Wednesday, 20 May 2015

Get Active!

Feeling fit? The annual Llŷn Coastal Sportive is taking place on the 7th of June. A sportive, for the uninitiated, is a cycle race in this case a circular one starting at the Plas Heli sailing club in Pwllheli before heading south to climb over Mynydd Rhiw to Aberdaron, then following the coastline north through Nefyn to Llanaelhearn and then finally returning to Pwllheli - a distance of some 50 miles.

Adult entry costs £36.75, while under 18s cost £26.75. You can enter online using this form, or contact Plas Heli using the details below:

Plas Heli Cyf
C/o Clwb Hwylio Pwllheli Sailing Club
LL53 5YT
01758 613 343

Monday, 18 May 2015

Patagonia - 150 years on

On the 28th of July 1865, one hundred and fifty three Welsh settlers arrived in Patagonia, in what would become southern Argentina on a converted tea clipper, the Mimosa. They had gone to set up a Welsh speaking community at the behest of the Argentinian government and under the inspirational leadership of Captain Love Jones Parry and Lewis Jones. Unfortunately, few of the settlers were farmers and they landed in an arid semi-desert with little food and only one colonist who had rudimentary medical skills. However, they persevered and set up the towns of Rawson and Puerto Madryn and founded a distinct Welsh speaking community which persists to this day.

Plas Glyn y Weddw in Llanbedrog is now celebrating these 150 years with an inspiring new exhibition which is now on until the 12th of July.

The highlight of the exhibition is retrospective work by the artist Delyth Llwyd Evans de Jones, a direct descendant of some of the first Welsh settlers, and recognised as the most important painter from Welsh Patagonia. This is a self portrait.
One of many landscapes by Delyth.
There is a specially commissioned box set of 19 prints depicting the founding of the Welsh colony and drawn by Delyth.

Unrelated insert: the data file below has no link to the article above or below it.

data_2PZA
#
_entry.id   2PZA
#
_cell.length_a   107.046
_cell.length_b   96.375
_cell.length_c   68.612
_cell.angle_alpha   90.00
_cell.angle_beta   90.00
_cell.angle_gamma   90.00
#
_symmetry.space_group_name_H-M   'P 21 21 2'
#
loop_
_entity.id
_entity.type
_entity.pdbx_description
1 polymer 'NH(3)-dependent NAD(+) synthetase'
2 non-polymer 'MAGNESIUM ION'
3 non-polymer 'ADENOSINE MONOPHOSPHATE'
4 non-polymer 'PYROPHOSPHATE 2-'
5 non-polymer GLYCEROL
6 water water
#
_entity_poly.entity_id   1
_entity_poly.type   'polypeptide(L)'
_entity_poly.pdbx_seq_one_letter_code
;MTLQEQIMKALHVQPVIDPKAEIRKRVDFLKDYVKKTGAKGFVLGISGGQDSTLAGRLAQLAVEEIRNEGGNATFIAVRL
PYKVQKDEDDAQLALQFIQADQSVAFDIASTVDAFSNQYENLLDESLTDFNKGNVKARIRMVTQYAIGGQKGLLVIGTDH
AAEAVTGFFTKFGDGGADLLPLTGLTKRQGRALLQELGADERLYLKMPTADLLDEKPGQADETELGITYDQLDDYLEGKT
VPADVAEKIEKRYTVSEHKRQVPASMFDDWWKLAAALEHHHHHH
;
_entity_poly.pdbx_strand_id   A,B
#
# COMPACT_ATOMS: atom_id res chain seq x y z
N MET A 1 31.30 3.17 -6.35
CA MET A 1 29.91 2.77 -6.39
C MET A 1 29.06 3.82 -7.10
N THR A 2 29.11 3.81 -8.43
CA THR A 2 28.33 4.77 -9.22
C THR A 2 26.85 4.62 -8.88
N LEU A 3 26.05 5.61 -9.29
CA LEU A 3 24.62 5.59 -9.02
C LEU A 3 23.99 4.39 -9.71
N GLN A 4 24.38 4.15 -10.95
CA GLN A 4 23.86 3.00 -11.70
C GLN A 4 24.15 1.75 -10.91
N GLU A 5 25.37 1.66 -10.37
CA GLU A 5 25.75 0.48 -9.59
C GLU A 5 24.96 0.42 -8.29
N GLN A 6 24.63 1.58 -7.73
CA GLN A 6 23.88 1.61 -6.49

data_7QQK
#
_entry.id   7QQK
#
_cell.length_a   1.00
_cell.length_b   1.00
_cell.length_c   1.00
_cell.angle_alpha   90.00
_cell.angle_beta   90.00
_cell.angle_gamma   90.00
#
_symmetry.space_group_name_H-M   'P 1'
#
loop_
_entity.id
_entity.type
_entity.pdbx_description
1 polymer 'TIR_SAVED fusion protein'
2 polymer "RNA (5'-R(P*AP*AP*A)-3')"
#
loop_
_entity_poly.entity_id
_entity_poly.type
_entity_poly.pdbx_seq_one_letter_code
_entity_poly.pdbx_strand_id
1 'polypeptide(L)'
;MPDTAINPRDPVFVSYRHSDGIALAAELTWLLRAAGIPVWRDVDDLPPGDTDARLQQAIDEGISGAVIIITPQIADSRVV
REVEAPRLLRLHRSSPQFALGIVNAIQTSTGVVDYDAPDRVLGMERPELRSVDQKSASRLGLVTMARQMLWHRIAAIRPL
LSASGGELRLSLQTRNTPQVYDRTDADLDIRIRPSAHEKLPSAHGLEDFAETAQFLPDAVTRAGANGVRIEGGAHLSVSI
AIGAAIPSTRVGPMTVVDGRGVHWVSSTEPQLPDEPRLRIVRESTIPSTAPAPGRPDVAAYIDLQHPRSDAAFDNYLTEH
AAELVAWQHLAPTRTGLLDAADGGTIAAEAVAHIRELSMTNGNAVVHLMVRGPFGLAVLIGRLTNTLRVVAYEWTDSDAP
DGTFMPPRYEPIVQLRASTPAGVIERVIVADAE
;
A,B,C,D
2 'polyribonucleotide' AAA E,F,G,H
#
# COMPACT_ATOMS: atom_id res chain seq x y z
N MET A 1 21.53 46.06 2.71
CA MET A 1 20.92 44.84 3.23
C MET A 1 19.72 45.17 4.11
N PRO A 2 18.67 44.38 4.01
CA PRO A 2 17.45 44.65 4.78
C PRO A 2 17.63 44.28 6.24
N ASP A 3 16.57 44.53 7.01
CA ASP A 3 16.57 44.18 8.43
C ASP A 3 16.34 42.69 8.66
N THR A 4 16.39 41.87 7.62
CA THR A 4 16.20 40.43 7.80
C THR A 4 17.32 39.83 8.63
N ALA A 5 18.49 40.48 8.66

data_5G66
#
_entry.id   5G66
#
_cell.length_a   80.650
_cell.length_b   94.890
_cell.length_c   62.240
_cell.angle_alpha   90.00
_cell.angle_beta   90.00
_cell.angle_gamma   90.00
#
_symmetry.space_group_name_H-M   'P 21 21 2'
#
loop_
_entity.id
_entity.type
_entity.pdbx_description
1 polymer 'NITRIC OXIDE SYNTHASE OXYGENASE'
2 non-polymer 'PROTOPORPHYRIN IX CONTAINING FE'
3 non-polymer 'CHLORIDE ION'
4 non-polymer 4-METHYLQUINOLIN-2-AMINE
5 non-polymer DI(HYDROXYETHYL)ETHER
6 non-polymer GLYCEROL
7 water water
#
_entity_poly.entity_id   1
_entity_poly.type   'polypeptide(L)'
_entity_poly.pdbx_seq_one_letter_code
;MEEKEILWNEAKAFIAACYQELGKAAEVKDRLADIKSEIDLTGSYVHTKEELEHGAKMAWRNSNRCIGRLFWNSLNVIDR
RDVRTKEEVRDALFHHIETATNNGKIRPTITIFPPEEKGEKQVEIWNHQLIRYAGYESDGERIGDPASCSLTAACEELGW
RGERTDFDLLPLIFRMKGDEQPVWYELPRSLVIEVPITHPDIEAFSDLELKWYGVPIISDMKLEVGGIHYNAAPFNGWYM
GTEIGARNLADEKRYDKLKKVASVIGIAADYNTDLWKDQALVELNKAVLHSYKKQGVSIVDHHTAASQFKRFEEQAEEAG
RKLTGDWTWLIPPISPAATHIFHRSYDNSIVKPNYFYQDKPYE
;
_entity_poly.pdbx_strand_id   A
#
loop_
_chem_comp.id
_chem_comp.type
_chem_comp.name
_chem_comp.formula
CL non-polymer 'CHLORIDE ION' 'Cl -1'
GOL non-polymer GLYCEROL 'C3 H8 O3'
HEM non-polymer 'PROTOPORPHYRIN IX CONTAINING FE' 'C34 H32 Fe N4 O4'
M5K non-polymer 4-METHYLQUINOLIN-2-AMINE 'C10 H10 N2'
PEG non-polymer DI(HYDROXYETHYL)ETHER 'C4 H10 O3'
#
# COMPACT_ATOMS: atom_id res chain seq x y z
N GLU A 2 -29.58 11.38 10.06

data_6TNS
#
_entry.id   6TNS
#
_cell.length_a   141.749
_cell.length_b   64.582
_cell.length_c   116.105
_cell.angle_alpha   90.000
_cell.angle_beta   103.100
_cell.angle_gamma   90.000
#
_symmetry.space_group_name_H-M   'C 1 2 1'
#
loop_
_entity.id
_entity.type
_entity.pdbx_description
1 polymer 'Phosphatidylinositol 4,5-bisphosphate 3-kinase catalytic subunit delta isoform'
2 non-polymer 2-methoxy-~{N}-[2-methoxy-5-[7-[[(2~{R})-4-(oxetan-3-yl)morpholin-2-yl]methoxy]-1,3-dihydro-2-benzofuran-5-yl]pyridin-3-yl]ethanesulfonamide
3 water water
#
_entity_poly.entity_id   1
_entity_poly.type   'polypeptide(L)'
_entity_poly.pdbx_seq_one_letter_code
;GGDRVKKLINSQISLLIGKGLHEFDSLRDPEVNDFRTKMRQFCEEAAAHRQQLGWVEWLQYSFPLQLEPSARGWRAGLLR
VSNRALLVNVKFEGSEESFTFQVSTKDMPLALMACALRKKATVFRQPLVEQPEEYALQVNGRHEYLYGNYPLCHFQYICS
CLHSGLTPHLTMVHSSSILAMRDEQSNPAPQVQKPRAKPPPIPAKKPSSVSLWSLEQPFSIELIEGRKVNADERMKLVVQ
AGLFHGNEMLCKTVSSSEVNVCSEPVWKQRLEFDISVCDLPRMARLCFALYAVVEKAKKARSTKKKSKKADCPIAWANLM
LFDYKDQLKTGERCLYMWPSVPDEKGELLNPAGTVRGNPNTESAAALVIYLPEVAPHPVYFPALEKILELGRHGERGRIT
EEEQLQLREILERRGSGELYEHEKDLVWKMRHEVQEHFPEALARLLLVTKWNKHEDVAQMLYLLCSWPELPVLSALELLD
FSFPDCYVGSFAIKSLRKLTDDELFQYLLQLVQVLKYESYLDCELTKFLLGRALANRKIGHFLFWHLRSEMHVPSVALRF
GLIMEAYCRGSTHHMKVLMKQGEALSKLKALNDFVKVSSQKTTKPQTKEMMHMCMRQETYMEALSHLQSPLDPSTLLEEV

Tomas Duncombe Love Jones-Parry of the Madryn family who owned Plas Glyn y Weddw. He was one of the leaders of the settlement.
Part of the exhibition features work by Luned Rhys Parri who went to Patagonia in 2014 and who worked with local schools both on the Llŷn and in Patagonia.

This is a big exhibition and beatifully set up by the staff at Plas.
The most famous Welsh artist to visit Patagonia was Kyffin Williams, and there is some of his work on display here. This is a portrait of Kyffin by Delyth.

Trefriw Walking Festival a Huge Success

The town of Trefriw in the Conwy Valley held its annual Walking Festival last weekend. Peter donated his time and the use of some of our GPS units to run an Introduction to Geocaching Course around the nearby lakes. If you don't know, geocaching is a high tech treasure hunting game, that uses GPS technology to find hidden caches, some of which contain "treasure".

Thanks to all who made the effort to come out for the event.
The festival organisers created a circular route using some caches that already exist in the area, along with some temporary ones they had hidden to fill in the gaps. If you would like to have a go yourself, you can find details of the permanent caches that were visited at